With the alliance in its infancy, its partners, British Airways, American, Canadian Airlines, Qantas and Cathay Pacific, are understandably careful not to reveal too much. But passenger research has led to some core values for the alliance. These include greater ease of travel and consistency in offering seamless transfers, frequent flier points and benefits and customer service support, says Peter Buecking, sales director at Cathay Pacific. Buecking adds that the aim is to make life easier for passengers, not to confuse them, while enhancing each individual airline's brand.

British Airways' senior manager business brands alliances and brand management, Jayne O'Brien, develops this theme. "Oneworld is about market quality and what a group of strong, quality airlines can do better for the customer," she summarises. Like Buecking, she stresses that BA and the other brands will remain intact for the time being. "Oneworld was launched to complement BA, as another reason why the customer should buy BA. It is another subbrand that links us to our global strategy," she says.

O'Brien believes the global super brand is at least five to 10 years away and will only evolve if customers want it. "If customers preferred one brand we would look at that," says O'Brien. In the meantime, like Star's Duchesne, she believes there may be more product harmonisation. Qantas uses the BA first class bed and another version of the Club World seat, and passengers might want it across the alliance, she explains.

At BA customer research over two and a half years showed that customers were "still very much confused about what alliances meant for them," says O'Brien. As a result "oneworld's statement of intent was that we would be customer-focused. To deliver this customer expectations must be managed: "We did not want to overpromise and then disappoint," she says.

While remaining deliberately vague on the details, O'Brien says there will be "very tangible customer benefits in areas where customers told us there were concerns". Alliance-level customer support will mean "any staff will be able to help any customer. They will own the problem," she says.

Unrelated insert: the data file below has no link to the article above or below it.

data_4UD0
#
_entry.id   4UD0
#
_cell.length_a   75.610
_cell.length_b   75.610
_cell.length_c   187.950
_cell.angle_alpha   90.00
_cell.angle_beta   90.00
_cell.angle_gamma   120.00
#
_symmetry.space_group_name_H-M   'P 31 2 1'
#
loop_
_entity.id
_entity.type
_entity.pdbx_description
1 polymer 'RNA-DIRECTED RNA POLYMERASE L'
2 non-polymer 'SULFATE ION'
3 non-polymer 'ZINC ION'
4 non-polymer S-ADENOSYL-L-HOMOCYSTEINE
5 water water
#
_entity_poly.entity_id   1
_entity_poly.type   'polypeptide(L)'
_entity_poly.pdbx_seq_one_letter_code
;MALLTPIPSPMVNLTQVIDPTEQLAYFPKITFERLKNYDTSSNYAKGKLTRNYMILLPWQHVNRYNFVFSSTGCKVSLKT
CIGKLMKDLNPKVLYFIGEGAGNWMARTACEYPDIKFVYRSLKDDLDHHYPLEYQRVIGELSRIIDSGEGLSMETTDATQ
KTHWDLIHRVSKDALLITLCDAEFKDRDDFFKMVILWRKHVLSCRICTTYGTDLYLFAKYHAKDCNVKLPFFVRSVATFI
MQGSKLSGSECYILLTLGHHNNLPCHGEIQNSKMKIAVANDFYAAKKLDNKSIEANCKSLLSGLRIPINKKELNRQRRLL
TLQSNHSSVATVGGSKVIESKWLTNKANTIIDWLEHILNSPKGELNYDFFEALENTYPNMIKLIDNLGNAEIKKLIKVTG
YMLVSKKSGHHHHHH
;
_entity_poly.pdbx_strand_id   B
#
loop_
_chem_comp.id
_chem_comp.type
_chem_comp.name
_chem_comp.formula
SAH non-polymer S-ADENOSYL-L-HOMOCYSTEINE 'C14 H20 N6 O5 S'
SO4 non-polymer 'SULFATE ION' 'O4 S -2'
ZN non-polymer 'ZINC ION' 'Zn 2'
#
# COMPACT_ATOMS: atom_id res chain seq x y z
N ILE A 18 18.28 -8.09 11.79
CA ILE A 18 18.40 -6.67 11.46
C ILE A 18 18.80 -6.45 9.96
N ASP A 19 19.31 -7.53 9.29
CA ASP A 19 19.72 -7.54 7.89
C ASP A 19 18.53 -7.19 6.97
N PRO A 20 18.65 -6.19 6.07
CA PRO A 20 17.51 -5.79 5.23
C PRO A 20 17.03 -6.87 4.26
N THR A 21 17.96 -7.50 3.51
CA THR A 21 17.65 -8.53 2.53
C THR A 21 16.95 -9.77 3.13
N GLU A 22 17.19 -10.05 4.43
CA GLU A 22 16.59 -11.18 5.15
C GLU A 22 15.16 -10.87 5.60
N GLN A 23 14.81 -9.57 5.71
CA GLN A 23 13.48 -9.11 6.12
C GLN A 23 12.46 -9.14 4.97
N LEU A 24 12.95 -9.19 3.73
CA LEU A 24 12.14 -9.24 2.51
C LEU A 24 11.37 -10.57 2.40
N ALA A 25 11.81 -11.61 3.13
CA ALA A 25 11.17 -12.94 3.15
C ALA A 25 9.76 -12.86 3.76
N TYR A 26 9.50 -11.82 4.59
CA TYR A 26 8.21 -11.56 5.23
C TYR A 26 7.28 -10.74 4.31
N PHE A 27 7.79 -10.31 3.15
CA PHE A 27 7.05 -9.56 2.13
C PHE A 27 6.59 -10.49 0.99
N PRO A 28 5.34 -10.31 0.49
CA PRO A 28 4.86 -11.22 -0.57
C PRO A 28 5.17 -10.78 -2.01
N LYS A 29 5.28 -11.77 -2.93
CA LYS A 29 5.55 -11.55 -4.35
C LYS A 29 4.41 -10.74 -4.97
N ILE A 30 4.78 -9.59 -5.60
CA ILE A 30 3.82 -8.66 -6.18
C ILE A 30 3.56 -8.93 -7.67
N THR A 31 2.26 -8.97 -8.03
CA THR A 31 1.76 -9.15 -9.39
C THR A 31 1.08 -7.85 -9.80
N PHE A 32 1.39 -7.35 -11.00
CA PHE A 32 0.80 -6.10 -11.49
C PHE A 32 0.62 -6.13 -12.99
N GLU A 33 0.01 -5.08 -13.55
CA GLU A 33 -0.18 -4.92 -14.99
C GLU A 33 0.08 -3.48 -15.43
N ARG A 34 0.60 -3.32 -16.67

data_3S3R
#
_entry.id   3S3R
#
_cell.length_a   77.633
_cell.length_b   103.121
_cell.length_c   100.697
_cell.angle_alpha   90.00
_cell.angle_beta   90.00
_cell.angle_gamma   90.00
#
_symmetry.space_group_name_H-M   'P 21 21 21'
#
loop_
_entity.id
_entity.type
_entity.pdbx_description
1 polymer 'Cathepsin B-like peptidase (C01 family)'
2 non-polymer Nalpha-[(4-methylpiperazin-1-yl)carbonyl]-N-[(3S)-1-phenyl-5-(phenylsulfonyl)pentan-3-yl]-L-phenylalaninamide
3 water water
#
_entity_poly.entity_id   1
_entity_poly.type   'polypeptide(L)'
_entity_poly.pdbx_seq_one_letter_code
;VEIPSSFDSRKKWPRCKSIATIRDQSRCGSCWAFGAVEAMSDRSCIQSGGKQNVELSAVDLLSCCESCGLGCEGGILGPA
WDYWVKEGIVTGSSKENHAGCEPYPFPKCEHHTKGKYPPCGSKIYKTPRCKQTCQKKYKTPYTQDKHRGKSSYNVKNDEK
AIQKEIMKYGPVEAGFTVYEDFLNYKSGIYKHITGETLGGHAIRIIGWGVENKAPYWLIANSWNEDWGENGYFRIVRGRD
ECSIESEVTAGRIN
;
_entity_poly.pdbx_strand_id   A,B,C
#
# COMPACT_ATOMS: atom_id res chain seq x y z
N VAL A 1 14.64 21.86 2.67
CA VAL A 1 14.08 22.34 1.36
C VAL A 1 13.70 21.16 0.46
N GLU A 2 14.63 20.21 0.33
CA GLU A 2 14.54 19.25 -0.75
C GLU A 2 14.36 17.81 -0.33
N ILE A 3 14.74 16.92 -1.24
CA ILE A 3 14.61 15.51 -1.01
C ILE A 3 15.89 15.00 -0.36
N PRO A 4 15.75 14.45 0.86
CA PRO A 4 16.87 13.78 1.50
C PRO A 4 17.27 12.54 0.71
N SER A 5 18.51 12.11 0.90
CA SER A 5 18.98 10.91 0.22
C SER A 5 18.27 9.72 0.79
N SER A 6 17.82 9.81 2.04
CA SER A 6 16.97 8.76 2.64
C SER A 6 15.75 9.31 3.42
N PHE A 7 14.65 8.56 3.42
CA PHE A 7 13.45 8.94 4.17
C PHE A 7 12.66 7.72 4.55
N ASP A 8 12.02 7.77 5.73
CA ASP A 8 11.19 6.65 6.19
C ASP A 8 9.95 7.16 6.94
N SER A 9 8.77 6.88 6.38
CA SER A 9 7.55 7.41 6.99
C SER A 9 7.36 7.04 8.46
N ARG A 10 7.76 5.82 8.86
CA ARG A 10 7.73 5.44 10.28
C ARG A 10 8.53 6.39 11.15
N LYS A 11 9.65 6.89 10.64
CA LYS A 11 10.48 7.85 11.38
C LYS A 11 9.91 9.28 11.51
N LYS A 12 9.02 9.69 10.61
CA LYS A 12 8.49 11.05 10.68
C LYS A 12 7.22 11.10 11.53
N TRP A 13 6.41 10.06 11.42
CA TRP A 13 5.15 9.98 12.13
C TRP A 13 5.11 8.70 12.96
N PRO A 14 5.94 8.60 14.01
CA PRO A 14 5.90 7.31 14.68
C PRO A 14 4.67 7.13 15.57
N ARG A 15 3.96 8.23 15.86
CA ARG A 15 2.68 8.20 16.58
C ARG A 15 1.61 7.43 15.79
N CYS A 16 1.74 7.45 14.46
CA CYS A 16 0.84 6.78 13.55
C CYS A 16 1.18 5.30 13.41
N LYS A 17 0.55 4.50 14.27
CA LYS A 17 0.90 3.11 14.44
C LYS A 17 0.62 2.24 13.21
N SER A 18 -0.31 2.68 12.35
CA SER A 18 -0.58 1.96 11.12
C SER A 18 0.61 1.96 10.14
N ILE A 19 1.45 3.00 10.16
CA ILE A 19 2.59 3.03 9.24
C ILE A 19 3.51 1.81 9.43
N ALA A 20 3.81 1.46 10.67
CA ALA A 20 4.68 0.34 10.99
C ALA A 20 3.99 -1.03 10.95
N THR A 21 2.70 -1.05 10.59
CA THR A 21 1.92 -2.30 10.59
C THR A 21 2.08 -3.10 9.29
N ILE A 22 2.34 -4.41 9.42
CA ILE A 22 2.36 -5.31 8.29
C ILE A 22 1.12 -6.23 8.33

O'Brien says that none of the incremental benefits to the customer planned by oneworld fall within the regulatory sphere. Early signs that the US may block limited codesharing between American and BA without a US-UK open skies agreement will not hinder oneworld, she claims. "Oneworld does not drive codeshare," she says.

The real challenge for oneworld lies in training its 200,000 staff worldwide to deliver consistent service and customer support across the alliance. Star may have a headstart, but oneworld is pumping massive resources into a training operation which, if successful, will enable it to make up lost ground. "We know exactly what we want to do and the training is frantically being done now," says O'Brien.

According to O'Brien, this massive exercise, due for completion by 1 February, will train staff to deal with customers from the other airlines. She adds that the announcement of oneworld was timed "so that we could start the training".

At the heart of the programme is a set of core messages agreed by the partners, around which can be wrapped each carrier's individual needs and style, O'Brien explains. These core messages include recognising people as individuals and respect for individuals, while celebrating the different cultures and atmospheres between the airlines, says BA. Training focuses on frequent fliers but recognises the customer on the basis of travel rather than the cabin class in which they are travelling, she says. Line trainers are being trained in each of the partner home countries and each employee group is being trained in turn.

Significantly, there is scepticism at other alliances over whether any amount of training can deliver a completely consistent product. "No airline is able to deliver consistency throughout its own product throughout the year and it is even more difficult in an alliance," says KLM's Zeegers. Consistency of reward and recognition poses a similar challenge, she says.

KLM and Northwest have used extensive trainings to deliver World Business Class, but to date training has not dominated the Star Alliance. "The evidence suggests that we need to do more, and continuously. There will be more joint training in 1999," says Duchesne. However he refutes the need to emulate oneworld: "BA and American have got to do in three to four months what we have achieved in two years," he says.

The coming months will be worth watching as each of the major alliances works to build its own potential global super brand.

Source: Airline Business